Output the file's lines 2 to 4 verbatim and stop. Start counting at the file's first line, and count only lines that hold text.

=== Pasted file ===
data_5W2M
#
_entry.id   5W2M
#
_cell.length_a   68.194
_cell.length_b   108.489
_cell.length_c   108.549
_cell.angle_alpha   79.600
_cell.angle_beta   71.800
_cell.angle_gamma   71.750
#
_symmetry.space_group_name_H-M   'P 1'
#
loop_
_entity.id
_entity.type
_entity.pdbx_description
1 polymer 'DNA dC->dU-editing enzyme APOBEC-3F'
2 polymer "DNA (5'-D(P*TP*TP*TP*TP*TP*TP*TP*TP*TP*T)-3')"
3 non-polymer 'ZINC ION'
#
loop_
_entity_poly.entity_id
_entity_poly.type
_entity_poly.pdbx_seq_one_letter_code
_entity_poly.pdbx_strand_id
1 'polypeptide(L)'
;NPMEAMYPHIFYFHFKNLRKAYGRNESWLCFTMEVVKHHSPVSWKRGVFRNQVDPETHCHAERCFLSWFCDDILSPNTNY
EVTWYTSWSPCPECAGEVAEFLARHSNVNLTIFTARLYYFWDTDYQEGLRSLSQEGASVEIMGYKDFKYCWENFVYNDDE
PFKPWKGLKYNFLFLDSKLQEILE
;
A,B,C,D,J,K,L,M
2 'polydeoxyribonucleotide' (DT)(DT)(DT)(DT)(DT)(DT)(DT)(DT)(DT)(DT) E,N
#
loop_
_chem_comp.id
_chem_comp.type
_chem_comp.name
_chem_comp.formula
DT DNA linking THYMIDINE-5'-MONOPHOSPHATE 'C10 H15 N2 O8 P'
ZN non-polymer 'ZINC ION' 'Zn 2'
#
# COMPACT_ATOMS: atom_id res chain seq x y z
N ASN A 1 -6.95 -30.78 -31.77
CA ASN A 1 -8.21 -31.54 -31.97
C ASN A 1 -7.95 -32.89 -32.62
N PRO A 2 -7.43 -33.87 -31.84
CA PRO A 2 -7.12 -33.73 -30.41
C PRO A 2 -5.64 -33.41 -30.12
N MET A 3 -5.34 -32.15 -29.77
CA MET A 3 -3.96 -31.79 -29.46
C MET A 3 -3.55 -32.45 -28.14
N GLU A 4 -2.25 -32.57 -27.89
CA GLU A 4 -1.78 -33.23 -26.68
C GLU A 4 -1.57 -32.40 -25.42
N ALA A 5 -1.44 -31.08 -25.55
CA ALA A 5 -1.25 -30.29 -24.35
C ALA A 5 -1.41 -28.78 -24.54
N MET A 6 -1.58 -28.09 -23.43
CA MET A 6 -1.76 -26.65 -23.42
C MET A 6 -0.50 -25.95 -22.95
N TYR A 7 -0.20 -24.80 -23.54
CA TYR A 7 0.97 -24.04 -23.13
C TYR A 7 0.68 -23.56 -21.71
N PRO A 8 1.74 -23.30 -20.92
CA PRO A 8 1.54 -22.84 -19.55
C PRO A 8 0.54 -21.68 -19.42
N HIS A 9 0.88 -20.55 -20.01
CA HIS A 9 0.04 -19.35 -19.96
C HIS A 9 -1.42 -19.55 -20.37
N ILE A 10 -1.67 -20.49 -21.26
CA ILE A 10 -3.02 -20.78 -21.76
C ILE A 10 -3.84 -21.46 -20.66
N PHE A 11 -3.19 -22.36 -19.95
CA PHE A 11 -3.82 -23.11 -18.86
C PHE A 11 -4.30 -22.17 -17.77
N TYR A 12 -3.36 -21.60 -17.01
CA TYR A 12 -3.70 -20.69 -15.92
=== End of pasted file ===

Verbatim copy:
#
_entry.id   5W2M
#